You remember January 2, don’t you?
That was the day you launched your plan for a whole new year and a whole new you. Right after Christmas you’d joined the gym. You went through your kitchen and dumped all the high-fat and high-carb food in the trash, just like the diet book told you. You planned which days you would go to the gym and what times, so you could plan your work and social dates around it.
Heck, maybe you even bought yourself a journal so you could keep track of your progress: miles logged in cardio, pounds lifted in barbells.
Things looked good. You had a plan. This was going to be the year you made your body happen.
Now it’s February. You’re supposed to hit the gym after work tomorrow, and you think you might actually make it. But that muscle you pulled a couple weeks ago is still nagging at you. And there’s that deadline looming at work, not to mention that party your best friend’s throwing that you simply can’t miss. The gym may have to wait another day.
And that carton of Ben & Jerry’s you guiltily bought last night at the corner store and stuck in the freezer is looking mighty good about now.
Lets face it — your New Year’s resolution is in serious trouble. Now’s the time, as the weather gets drearier and your motivation gets harder to maintain, to search for ways to make your resolution more than a one-month stand.
All the things conspiring to keep you from the gym aren’t really anything new, say personal trainers, nutritionists and others whose job it is to help people reach their fitness goals. If this is your first time trying to achieve a more physically fit body and outlook — or even your second or third time — it may come as a bit of a surprise that getting in shape takes a lot more than going to the gym. Even if you hit the weight machines and elliptical trainers every day with a religious fervor, you may find yourself falling far short of the goals you’ve set.
And for those who find themselves lacking the fervor, it’s an even more difficult quandary to solve. But help is out there — according to personal trainers who every year work with people who want to make their resolutions into reality, there are common barriers that keep people from reaching their goals: intimidation, motivation and unrealistic goals.
It seems easy to be motivated at first — the whole idea of changing your life feels new and exciting, whether you’re putting together your first workout schedule or making your first trip to the gym. And they should be, because the first steps are an accomplishment.
It’s getting to the second, third, and fourth steps — and beyond — that can be a challenge. There will always be times when life intrudes on your goals and you think, I don’t have the time, I don’t have the energy, I have too much work to do.
And once you lose your motivation, it’s not always easy to get back.
“If there were a motivation pill, everyone would take it,” says Stuart Smith, owner of BodySmith D.C.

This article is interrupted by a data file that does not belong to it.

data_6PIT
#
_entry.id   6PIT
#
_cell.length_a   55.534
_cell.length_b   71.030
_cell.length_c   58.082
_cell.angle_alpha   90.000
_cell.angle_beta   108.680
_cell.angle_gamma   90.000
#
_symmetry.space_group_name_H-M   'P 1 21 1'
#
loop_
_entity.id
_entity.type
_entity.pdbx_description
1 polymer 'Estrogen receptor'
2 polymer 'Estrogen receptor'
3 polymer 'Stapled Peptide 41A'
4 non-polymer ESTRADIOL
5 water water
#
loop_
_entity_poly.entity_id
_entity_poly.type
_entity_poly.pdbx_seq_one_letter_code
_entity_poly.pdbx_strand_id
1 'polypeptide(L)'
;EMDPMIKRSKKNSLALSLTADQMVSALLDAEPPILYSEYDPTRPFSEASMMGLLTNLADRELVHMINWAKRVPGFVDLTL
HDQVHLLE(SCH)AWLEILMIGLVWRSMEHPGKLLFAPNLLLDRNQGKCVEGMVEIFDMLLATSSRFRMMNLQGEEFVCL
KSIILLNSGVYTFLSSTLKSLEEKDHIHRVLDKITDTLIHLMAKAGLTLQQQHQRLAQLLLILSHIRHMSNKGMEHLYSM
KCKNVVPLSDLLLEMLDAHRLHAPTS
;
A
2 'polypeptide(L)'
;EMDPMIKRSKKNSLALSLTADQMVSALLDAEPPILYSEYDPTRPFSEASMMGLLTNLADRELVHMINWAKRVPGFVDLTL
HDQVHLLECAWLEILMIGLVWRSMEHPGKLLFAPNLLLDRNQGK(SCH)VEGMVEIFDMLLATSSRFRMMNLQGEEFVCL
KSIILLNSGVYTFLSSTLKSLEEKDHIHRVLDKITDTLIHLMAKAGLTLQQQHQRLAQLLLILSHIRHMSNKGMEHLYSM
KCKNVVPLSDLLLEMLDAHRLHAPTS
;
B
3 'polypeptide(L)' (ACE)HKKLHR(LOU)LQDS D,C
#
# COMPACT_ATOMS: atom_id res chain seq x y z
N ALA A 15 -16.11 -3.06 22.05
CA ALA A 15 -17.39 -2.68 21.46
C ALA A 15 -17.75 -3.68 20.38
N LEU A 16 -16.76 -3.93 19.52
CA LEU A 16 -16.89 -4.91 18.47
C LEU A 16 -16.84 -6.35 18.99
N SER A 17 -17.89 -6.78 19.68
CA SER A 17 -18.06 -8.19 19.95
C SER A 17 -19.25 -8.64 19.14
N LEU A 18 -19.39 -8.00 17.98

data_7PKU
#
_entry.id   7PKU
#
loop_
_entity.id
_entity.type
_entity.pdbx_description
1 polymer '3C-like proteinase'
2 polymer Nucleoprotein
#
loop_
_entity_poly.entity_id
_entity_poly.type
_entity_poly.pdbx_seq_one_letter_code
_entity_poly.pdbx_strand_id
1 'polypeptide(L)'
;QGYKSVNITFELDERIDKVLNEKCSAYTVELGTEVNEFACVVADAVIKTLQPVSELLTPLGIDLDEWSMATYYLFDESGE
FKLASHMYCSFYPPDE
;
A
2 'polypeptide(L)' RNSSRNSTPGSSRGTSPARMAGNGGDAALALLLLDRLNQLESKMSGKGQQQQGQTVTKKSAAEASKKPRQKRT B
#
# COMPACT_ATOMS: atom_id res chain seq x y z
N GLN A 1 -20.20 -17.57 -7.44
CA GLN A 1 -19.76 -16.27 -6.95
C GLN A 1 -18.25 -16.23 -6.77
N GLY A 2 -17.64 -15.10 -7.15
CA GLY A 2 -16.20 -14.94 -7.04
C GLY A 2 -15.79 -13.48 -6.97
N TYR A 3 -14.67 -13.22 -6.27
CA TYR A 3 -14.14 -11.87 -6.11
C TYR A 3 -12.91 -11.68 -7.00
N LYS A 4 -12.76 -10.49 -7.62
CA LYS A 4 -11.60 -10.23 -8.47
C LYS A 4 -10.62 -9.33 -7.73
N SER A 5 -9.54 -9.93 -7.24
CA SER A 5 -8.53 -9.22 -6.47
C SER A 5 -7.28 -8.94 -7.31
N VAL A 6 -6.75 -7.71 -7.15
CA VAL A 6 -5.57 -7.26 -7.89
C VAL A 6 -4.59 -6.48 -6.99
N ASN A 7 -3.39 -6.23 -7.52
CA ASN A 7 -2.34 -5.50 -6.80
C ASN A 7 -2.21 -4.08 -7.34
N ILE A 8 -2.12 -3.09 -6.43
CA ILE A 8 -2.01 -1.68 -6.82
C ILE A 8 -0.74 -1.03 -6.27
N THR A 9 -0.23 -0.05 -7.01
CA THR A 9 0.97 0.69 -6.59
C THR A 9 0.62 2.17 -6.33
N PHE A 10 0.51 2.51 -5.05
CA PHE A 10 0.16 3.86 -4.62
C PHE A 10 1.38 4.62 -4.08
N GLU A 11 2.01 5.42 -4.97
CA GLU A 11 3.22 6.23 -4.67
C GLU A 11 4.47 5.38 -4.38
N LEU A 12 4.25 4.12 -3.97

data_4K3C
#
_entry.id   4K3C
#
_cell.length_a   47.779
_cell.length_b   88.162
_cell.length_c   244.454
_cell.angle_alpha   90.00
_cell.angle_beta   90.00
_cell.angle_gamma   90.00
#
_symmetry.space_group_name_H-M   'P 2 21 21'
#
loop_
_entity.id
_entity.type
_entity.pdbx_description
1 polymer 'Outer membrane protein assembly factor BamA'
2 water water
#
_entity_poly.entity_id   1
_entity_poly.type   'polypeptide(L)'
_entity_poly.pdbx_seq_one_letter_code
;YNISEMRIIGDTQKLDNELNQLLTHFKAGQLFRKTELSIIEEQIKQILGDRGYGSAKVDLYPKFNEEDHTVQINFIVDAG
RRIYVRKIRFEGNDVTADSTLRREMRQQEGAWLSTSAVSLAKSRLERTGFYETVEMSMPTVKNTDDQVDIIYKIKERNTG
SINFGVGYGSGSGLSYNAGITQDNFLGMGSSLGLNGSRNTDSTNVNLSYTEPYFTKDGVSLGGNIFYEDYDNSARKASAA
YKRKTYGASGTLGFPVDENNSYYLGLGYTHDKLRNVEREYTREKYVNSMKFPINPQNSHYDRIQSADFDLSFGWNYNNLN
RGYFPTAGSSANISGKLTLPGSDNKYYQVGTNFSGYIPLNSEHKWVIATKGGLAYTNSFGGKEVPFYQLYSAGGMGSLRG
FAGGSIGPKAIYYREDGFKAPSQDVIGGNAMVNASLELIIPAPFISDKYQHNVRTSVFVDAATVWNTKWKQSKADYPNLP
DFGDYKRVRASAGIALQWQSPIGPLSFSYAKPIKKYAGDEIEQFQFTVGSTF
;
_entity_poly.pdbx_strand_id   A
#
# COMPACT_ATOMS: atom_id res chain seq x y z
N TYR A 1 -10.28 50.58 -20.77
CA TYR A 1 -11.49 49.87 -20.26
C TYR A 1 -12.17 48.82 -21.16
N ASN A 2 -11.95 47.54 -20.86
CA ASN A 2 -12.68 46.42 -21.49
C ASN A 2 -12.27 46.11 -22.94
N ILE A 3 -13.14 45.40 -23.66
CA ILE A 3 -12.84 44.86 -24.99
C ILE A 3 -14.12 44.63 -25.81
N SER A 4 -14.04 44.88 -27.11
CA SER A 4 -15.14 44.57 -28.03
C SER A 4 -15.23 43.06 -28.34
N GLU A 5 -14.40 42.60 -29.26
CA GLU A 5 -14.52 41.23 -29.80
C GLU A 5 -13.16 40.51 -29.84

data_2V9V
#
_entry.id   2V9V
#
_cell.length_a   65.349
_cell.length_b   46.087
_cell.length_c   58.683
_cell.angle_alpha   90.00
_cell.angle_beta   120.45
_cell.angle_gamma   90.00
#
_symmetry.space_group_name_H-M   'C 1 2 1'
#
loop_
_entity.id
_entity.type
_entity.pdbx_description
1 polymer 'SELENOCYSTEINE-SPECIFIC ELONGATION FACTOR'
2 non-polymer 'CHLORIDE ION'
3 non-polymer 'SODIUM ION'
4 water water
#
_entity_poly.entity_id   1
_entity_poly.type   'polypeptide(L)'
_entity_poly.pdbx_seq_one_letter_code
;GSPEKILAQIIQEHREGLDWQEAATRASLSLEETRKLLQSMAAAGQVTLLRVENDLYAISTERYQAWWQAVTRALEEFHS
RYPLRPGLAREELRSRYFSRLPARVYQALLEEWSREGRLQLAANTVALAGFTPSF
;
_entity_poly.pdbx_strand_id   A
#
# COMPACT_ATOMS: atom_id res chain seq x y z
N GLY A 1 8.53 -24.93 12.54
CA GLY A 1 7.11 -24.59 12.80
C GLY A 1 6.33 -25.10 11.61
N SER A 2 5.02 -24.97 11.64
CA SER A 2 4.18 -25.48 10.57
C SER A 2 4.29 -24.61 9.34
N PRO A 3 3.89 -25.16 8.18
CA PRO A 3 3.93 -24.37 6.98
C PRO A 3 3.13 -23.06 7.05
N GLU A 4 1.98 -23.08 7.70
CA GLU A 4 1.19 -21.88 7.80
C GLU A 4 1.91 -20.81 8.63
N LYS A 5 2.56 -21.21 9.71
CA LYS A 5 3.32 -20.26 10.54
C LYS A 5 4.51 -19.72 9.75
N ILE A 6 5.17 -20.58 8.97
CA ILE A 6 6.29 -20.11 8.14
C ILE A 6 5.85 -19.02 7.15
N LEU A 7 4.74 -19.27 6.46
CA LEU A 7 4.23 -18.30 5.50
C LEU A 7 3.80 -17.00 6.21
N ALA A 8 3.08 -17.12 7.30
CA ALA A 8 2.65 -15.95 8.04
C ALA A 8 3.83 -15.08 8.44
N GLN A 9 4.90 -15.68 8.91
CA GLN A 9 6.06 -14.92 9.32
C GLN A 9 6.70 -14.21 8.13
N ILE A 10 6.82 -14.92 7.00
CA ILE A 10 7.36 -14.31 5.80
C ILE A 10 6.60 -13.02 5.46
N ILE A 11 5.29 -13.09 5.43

Keeping goals in mind is a good way to keep yourself focused when the going begins to get tough.
“They have to go back to the reasons they want this,” says Dale Buchanan, head trainer at Results the Gym in Dupont. “If they want to go to happy hour instead of the gym, they don’t really want it. If every little reason takes them away, they don’t have a strong enough reason to obtain their goal.”
Finding ways to stay motivated is important. Buchanan has clients keep a journal of their efforts — once things are written down, people often find that they’re not putting in as much work as they thought.
Michael Everts, owner of FIT Personal Training Gymnasium, says reaching your goals comes down to the effort you put into it.
“If you expect to work two hours a week and then leave, you’ll see some muscle growth but you won’t meet the goals you set for yourself,” he says. “Those who do the minimum effort don’t achieve as much.”
Understanding how much work is needed to reach the goals you set in your resolution helps keep you motivated, and that motivation can help you be more successful than you may have initially expected.
“Some people change [their bodies], but others go through a metamorphosis where they’re a different person, enjoying life more,” says BodySmith’s Smith.
For someone who’s out-of-shape and looking to change their body, going to the gym can be a paradoxical experience.
“A lot of people who are not used to exercise are usually intimidated by the gym atmosphere,” says Jeffrey Hollebrandt, owner of bodybody Fitness and Health in Virginia. “People feel that they have to look good before they go to the gym.”
Everyone agrees that intimidation on the gym floor is one of the biggest reasons people have trouble following through on their plans to get in shape. And intimidation isn’t just a matter of being surrounded by bodies that are already in shape — it can also be a matter of feeling uncomfortable surrounded by crowds of people.
“Probably half the people [I train] are people who tried working out at the gym and were intimidated,” says Everts. “They like being with someone who can work with them.”